Having lost their way slightly in the early part of this decade, the current incarnation of Kamelot really found their feet with their last album Haven. Their 2015 release was arguably their best since their golden run from the early to mid 00’s of albums like The Black Halo and Ghost Opera, so all hopes were that The Shadow Theory would continue the renewed quality.
Following the intro, the album kicks into life with Phantom Devine. It’s fairly standard as far as heavier, faster Kamelot tracks go; There’s synths and keys, there’s some impressive drumming from the always impressively efficient Casey Grillo and frontman Tommy Karevik works his considerable range to good effect. Lauren Hart of Once Human also pops up to add some effective growls in the way that Alissa White-Gluz did at times on Haven. Exactly what you would want from a song early on in a Kamelot record to try to set the tone for the rest of the album.
Ravenlight continues the good start. It’s a slightly slower, more deliberate song than Phantom Devine with dark undertones, with an absolutely massive chorus. Another of the singles, Amnesiac, is enjoyable too without hitting the heights of the two previous songs, although the brief solo from their virtuoso guitarist Thomas Youngblood definitely hits the spot. From this point however, is where things start to go a little bit wrong.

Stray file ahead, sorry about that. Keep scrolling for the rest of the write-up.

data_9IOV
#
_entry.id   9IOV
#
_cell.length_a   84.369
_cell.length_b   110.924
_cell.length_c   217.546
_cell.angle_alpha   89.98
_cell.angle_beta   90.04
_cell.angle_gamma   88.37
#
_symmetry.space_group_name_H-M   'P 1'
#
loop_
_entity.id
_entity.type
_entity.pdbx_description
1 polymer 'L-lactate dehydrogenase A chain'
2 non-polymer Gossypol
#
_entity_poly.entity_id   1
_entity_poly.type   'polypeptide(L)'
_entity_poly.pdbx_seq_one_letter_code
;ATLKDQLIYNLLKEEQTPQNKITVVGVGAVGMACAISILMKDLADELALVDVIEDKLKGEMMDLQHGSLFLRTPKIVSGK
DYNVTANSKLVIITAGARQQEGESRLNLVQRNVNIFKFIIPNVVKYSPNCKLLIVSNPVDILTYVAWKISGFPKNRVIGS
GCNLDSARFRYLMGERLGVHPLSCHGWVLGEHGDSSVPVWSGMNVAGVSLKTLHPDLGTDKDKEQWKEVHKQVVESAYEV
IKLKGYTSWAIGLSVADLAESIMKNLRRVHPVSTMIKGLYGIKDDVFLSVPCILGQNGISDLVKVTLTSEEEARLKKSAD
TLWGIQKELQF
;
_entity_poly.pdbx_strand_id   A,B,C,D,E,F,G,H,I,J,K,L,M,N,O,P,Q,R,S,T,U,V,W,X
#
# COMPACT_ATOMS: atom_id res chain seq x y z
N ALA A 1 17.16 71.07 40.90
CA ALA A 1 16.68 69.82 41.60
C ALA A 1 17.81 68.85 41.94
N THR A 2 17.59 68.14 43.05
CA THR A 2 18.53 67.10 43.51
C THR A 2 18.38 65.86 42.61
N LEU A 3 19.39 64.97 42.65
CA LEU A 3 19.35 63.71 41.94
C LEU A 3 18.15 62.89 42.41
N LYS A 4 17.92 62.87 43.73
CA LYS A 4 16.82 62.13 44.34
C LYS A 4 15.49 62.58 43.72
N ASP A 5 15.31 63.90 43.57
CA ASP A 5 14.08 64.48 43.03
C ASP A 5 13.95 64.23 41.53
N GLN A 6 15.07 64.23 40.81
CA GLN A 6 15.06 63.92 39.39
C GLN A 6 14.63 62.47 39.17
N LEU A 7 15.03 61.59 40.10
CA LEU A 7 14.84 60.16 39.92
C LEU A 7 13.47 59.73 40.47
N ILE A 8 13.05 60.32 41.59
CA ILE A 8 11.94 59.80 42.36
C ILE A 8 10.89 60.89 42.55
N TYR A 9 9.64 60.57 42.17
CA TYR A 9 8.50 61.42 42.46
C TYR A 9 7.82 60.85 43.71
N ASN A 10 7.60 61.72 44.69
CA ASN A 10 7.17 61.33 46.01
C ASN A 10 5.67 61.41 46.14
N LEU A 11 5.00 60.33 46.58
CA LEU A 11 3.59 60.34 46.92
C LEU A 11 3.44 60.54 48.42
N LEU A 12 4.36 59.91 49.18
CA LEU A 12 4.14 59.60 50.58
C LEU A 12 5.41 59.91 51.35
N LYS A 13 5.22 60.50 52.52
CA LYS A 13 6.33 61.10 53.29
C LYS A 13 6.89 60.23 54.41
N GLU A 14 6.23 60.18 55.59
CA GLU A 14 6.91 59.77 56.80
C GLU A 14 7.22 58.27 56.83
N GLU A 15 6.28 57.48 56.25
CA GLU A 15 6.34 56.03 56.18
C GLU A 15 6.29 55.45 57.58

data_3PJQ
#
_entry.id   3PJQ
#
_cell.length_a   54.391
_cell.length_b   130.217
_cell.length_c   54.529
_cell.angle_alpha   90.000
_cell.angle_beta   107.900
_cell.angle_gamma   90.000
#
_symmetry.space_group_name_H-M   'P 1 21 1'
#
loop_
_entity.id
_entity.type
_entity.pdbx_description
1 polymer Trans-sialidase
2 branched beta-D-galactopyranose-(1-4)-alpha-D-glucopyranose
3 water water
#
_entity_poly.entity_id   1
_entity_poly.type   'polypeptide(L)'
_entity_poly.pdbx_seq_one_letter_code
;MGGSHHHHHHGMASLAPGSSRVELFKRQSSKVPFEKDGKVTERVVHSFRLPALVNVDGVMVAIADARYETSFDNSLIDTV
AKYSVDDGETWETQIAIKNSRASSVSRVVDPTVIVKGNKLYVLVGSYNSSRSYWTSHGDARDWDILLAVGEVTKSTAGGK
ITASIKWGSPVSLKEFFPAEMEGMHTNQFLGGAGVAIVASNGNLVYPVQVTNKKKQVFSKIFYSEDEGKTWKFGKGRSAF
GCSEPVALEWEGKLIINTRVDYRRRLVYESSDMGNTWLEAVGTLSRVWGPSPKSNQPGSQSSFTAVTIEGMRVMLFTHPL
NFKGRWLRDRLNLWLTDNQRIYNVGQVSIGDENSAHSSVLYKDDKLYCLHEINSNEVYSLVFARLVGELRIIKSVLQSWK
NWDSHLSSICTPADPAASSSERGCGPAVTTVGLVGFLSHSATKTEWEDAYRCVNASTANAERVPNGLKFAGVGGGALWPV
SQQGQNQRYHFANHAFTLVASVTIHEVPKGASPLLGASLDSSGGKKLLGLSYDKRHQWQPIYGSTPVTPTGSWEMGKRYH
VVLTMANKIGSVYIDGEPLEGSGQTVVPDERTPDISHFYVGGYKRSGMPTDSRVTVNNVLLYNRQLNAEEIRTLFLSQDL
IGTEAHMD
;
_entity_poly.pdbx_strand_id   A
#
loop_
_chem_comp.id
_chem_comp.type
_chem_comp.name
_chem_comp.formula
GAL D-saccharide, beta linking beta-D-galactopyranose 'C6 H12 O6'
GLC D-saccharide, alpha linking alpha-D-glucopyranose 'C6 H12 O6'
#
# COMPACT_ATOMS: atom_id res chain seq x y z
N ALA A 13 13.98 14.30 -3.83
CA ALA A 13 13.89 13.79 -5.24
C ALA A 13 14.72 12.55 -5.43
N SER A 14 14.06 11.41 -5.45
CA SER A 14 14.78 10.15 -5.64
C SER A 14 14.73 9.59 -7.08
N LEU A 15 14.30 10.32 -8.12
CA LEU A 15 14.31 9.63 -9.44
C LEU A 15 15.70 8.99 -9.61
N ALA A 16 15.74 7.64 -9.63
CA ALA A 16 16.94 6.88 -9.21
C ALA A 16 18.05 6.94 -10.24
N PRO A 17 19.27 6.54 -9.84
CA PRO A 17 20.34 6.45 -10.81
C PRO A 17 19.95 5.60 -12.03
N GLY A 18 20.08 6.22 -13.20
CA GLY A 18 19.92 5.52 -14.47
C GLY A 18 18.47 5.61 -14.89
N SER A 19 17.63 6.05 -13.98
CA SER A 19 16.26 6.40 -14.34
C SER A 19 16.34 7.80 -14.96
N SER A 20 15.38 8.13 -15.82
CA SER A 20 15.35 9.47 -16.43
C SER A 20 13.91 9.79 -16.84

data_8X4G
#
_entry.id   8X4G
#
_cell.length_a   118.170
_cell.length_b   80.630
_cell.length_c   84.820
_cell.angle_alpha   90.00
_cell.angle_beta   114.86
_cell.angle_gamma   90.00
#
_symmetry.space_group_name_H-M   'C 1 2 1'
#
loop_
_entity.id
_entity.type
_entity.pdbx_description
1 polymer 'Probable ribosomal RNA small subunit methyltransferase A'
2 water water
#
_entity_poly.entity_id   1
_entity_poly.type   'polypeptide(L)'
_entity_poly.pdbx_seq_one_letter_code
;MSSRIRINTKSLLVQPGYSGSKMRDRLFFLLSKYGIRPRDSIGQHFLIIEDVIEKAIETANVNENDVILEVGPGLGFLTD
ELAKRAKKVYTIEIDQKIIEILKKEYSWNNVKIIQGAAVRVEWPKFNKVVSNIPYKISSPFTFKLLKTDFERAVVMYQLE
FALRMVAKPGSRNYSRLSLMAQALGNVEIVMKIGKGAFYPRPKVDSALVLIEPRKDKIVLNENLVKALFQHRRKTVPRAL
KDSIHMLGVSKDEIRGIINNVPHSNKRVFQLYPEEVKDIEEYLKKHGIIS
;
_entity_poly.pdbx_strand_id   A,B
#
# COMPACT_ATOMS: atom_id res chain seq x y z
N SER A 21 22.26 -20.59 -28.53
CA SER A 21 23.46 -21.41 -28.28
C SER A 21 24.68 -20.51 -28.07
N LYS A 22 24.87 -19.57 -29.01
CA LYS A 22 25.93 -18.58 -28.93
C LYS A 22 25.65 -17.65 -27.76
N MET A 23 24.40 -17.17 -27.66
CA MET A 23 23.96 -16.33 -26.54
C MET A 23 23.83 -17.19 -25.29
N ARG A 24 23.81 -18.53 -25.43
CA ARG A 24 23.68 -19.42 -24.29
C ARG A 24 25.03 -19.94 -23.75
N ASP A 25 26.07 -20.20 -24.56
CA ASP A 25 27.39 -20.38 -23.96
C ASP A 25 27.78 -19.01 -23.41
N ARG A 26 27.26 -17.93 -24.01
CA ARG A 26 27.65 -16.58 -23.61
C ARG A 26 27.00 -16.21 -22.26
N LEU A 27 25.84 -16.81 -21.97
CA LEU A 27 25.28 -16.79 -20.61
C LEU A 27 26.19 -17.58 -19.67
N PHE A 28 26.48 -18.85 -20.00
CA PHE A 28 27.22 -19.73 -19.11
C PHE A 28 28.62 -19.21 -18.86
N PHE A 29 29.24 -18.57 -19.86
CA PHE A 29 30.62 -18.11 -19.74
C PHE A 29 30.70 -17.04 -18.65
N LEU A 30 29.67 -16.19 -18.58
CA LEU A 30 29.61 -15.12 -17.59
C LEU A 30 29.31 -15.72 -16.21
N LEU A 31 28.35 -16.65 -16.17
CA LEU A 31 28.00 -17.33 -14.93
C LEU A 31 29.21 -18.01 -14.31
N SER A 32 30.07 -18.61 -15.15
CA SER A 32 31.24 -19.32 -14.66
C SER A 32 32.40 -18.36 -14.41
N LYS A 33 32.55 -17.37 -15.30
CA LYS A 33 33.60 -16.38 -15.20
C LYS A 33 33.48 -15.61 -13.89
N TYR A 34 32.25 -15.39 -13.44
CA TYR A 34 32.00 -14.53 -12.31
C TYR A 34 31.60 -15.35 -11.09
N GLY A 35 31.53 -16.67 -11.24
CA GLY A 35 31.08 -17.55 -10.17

Children’s choirs and metal have often not been a good marriage throughout the years, and unfortunately Burns To Embrace continues that run with what feels like perhaps the album’s biggest misstep. Kamelot should be admired though for trying something a bit out of their comfort zone, which is something they’ve not always done in the past. Jennifer Haben from Beyond The Black lends guest vocals to In Twilight Hours, which is OK but not up to the standard of the band’s best ballads (Abandoned, Somewhere In Time).
In fact, OK but not up to the standard of the band’s best is a sentence that could well describe almost the entire second half of the album. The elements are all in place that you’d want, but the mystical elements that makes Kamelot the best power metal band on the planet when they’re at the top of their game seem to have been expended on the first handful of tracks on the album. Even Lauren Hart’s return on Mindfall Remedy lacks the impact that one thinks it might have.
The album does make something of a recovery towards the very end. Of note in particular is Stories Unheard, which is powered throughout by Tommy Karevik’s vocals and some memorable riffing; A song that could easily have the listener heading for the repeat button. Vespertine (My Crimson Bride) has a chorus begging for a huge audience to be singing it along with Karevik, while the breakdown features some impressive instrumentation which promptly launches into a great guitar solo.
Overall, The Shadow Theory does just about enough to keep the momentum going for Kamelot that they generated with Haven. The album as a whole isn’t of the same quality, but there are a couple of great songs and a handful of other good ones that should see most fans happy enough. It’s just a shame the middle of the album drops off in the way it does.
The Shadow Theory is out now on Napalm Records.